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Tantalize: Kieren's Story Paperback – August 23, 2011
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This is the graphic novel version of TANTALIZE so it's a book that might appeal to reluctant readers and to people who really are visual thinkers. It's gothic, it's dark. But it also has humor. There's romance, very sweet romance, and there's controversy and there's justice issues and bad boys don't always get away, but you're not quite sure.
—NPR Tell Me More
This format- and genre-blending story delivers on several counts as a vampire-werewolf adventure, a mystery, a romance with teeth and claws, an authentic look at diversity (both ethnic and species), and a darn good read.
Leitich Smith, who first published TANTALIZE as a young adult novel, provides a face-paced, twisty, enjoyable ride and compelling characters who develop as the story unfolds. Doyle's illustrations capture the intensity of the emotions between the star-crossed couple.
About the Author
Cynthia Leitich Smith is the acclaimed author of the prose novel of TANTALIZE as well as ETERNAL, a New York Times and Publishers Weekly bestseller, and BLESSED, all set in the same fictional universe. She says of TANTALIZE, "An unjust accusation. A true love in peril. It's enough to make you open your teeth and howl." A member of the faculty at the Vermont College MFA program in writing for children and young adults, she lives in Austin, Texas.
Ming Doyle was born in 1984 to an Irish-American sailor and a Chinese-Canadian librarian. Since earning her BFA from Cornell University in 2007, she has depicted the sequential exploits of zombie superheroes, demonic cheerleaders, vengeful cowboys, and dapper mutants. TANTALIZE marks her first full-length graphic novel as well as her first encounter with a were-opossum. She lives in Boston.
Top customer reviews
The story itself is nothing to shout about. It is some meandering story about people going missing, but not a lot of detective work, and literally the story falls together. The hero, a 30 year old looking teen is in love with a freckle-faced girl with huge lips. He's a werewolf and eventually has to join a pack somewhere. The exact details aren't clear to anyone nor do we the reader care since nothing happens with that plot device. He's also a part werewolf which isn't really explained, but ohwell, don't care. There is some weird pedo vamp chef guy who hangs out at the school and may be involved with some missing people. The teen girl love interest owns/works at a restaurant and is involved with the vamp. One thing leads to another, and people in town start dying. Our hero is implicated since he finds the body. There are a few more deaths. Kieren sort of wanders around town, suspicious of the vamp chef, goes to school, and frets about his gf and his teen wangst life. This guy is a were though, and I expected him personally to do a lot more. Instead he has flunkies help him out. Even though I read this story from cover to cover, I honestly am not sure what it was about. There clearly is stuff missing that may make more sense in a book, but aren't illustrated/explained in the book.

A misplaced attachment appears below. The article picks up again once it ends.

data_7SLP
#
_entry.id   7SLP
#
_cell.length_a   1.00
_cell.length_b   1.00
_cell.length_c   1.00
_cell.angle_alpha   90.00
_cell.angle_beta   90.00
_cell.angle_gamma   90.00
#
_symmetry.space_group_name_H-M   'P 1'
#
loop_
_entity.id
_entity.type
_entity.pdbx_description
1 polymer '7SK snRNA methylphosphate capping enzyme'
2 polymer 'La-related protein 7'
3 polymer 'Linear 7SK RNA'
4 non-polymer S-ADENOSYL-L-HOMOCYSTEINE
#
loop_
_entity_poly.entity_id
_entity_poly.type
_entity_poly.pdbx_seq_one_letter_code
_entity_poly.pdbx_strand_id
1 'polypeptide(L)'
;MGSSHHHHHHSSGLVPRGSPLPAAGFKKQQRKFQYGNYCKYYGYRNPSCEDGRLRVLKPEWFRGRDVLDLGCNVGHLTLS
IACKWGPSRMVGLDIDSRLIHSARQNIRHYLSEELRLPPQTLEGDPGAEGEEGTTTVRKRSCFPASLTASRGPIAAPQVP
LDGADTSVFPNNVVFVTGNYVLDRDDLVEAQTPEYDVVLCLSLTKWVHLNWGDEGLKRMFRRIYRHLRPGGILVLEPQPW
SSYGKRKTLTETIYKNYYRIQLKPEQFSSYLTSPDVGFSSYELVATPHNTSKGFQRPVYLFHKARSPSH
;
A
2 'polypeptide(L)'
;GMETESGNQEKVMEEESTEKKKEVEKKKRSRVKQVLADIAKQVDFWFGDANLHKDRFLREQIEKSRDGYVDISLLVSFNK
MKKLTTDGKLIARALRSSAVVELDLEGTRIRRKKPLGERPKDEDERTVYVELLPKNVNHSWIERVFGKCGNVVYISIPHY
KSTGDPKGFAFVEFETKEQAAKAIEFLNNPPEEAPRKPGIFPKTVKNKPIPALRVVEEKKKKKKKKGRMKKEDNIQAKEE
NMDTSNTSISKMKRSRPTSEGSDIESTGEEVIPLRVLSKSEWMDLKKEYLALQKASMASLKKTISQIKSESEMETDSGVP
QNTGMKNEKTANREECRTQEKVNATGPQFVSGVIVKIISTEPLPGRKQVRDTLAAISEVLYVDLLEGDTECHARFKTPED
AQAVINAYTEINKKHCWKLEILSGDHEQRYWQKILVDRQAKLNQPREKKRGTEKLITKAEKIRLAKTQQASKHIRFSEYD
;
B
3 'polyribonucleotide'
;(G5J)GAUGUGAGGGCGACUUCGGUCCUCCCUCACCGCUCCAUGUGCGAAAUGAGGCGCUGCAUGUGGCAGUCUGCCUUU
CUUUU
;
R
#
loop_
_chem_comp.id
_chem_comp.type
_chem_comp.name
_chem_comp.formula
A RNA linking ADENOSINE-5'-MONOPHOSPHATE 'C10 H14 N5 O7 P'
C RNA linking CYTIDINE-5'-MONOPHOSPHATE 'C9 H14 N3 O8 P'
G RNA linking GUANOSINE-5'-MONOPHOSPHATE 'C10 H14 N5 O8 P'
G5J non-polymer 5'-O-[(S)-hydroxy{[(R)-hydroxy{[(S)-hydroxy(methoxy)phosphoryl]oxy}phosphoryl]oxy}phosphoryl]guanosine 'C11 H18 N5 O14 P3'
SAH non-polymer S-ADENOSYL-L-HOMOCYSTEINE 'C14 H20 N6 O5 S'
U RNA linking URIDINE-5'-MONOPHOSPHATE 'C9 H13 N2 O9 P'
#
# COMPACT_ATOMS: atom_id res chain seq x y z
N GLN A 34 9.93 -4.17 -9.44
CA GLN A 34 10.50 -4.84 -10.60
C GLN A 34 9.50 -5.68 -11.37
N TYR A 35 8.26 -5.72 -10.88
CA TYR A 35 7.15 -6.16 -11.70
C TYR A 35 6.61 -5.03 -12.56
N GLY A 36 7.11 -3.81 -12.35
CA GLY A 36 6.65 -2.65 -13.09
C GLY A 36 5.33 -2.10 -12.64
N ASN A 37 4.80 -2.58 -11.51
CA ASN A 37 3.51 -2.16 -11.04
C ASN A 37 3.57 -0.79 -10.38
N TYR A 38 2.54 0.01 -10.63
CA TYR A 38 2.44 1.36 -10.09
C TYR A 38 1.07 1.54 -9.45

My rating is meh on this. I almost put it down several times because of the awful faces/lip problem. But I honestly didn't care about Kieren. He was sort of a boring dude, and this story simply left me feeling ripped off and unsatisfied. I'm not sure even better pencils could save this turkey, but it would've been a place to start.
The thing that took me most by surprise was the appearance of Kieren and Quincie, though to some extent they look as I had pictured them. While reading Tantalize, there was something more. Ming Doyle has captured the essence of the shifter world that Cynthia has created in her previous three novels. The story is well told in word and art. It was a good read and added to the story we already know and love. Well done.
Now onto the actual story.
"Tantalize: Kieren's Story" is the graphic novel version of "Tantalize", which was released in 2007 by Candlewick Press. As the title suggests, the graphic novel tells the story of Kieren, as opposed to the novel which tells the story of Quincie.
This is definitely a nice companion to "Tantalize", in fact I think it may actually be better than the original novel - story wise. Then again, that may be because I found Kieren's story to be more interesting. With Quincie, I couldn't understand her choices before. With this graphic novel, and the story being told by Kieren, you get a much better feel for what's truly going on.
Overall, the graphic novel is definitely worth checking out.
If you haven't read "Tantalize" yet, in my opinion, I wouldn't say it's mandatory to do so in order to read the graphic novel - it works pretty well on its own.
In his own words, Kieren Morales is an "Irish-Mexican American. Werewolf-human. Texan. Son, brother, friend. Murder suspect." All of these descriptors make him someone I'd like to read about, but unfortunately Tantalize just didn't work for me.
This graphic novel tells the male side of the love story between Kieren and Quincie, his best friend and the protagonist of the novel this book accompanies. People who have read the novel will probably be more invested in their relationship, but those who are starting the series here don't have enough happy times with the couple to care about the trials they face.
My real issue was with the illustrations. While I prefer color in my graphic novels, I don't mind when the illustrations are engrossing. Unfortunately, the drawings in Tantalize are too rough and almost scribbly for my taste. The characters looked unattractive and it detracted from the storyline.
Fans of Cynthia Leitich Smith's series will probably like this book; I recommend others look elsewhere to meet their werewolf needs.